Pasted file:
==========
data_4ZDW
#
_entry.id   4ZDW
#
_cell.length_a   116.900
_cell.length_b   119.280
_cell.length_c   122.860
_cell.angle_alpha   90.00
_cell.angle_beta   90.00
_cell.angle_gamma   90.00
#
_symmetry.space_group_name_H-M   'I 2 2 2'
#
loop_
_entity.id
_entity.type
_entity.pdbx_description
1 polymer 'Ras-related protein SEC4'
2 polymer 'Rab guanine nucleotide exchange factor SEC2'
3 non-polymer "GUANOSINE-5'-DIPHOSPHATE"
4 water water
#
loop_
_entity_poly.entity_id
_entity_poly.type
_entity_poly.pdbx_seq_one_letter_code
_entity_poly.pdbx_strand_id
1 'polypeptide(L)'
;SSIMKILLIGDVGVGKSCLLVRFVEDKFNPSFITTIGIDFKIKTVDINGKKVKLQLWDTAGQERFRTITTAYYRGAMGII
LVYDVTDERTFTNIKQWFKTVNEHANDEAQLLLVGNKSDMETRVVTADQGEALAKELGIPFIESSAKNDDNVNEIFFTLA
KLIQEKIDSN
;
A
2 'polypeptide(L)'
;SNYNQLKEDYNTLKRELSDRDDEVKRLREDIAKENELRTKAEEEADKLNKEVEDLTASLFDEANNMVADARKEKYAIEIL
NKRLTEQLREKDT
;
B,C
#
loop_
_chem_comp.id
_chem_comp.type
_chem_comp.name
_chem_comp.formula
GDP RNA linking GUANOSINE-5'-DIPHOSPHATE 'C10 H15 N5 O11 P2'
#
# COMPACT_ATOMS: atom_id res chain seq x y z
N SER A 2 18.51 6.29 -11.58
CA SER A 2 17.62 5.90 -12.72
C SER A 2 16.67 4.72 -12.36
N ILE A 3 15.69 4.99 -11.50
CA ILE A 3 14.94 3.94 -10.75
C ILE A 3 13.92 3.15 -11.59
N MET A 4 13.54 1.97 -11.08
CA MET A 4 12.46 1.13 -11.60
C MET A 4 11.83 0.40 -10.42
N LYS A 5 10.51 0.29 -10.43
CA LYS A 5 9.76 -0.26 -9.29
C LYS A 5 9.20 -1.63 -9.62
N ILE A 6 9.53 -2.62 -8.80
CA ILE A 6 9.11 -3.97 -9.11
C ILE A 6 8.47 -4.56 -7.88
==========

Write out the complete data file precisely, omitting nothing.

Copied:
data_4ZDW
#
_entry.id   4ZDW
#
_cell.length_a   116.900
_cell.length_b   119.280
_cell.length_c   122.860
_cell.angle_alpha   90.00
_cell.angle_beta   90.00
_cell.angle_gamma   90.00
#
_symmetry.space_group_name_H-M   'I 2 2 2'
#
loop_
_entity.id
_entity.type
_entity.pdbx_description
1 polymer 'Ras-related protein SEC4'
2 polymer 'Rab guanine nucleotide exchange factor SEC2'
3 non-polymer "GUANOSINE-5'-DIPHOSPHATE"
4 water water
#
loop_
_entity_poly.entity_id
_entity_poly.type
_entity_poly.pdbx_seq_one_letter_code
_entity_poly.pdbx_strand_id
1 'polypeptide(L)'
;SSIMKILLIGDVGVGKSCLLVRFVEDKFNPSFITTIGIDFKIKTVDINGKKVKLQLWDTAGQERFRTITTAYYRGAMGII
LVYDVTDERTFTNIKQWFKTVNEHANDEAQLLLVGNKSDMETRVVTADQGEALAKELGIPFIESSAKNDDNVNEIFFTLA
KLIQEKIDSN
;
A
2 'polypeptide(L)'
;SNYNQLKEDYNTLKRELSDRDDEVKRLREDIAKENELRTKAEEEADKLNKEVEDLTASLFDEANNMVADARKEKYAIEIL
NKRLTEQLREKDT
;
B,C
#
loop_
_chem_comp.id
_chem_comp.type
_chem_comp.name
_chem_comp.formula
GDP RNA linking GUANOSINE-5'-DIPHOSPHATE 'C10 H15 N5 O11 P2'
#
# COMPACT_ATOMS: atom_id res chain seq x y z
N SER A 2 18.51 6.29 -11.58
CA SER A 2 17.62 5.90 -12.72
C SER A 2 16.67 4.72 -12.36
N ILE A 3 15.69 4.99 -11.50
CA ILE A 3 14.94 3.94 -10.75
C ILE A 3 13.92 3.15 -11.59
N MET A 4 13.54 1.97 -11.08
CA MET A 4 12.46 1.13 -11.60
C MET A 4 11.83 0.40 -10.42
N LYS A 5 10.51 0.29 -10.43
CA LYS A 5 9.76 -0.26 -9.29
C LYS A 5 9.20 -1.63 -9.62
N ILE A 6 9.53 -2.62 -8.80
CA ILE A 6 9.11 -3.97 -9.11
C ILE A 6 8.47 -4.56 -7.88